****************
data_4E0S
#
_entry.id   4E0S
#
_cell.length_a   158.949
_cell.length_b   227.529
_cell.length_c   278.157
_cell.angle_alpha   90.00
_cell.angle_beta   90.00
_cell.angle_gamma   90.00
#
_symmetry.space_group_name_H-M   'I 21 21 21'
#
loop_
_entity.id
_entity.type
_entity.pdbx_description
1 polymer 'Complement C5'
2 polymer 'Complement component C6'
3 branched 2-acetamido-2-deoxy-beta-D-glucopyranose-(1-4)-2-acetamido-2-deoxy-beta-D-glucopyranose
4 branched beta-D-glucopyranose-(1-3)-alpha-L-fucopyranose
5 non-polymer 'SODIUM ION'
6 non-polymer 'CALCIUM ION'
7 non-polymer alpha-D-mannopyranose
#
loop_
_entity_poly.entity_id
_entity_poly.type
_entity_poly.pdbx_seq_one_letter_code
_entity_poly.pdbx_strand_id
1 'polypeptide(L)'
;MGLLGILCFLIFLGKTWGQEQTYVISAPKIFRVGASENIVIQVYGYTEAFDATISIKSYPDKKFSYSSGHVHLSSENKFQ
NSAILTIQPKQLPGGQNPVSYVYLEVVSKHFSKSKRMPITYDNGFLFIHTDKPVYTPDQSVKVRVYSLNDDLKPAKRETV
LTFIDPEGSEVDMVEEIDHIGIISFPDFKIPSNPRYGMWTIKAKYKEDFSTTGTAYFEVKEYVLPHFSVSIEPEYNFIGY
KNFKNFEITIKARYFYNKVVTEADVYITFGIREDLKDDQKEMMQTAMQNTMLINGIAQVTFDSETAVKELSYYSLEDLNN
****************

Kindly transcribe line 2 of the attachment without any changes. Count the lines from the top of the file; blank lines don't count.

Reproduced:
#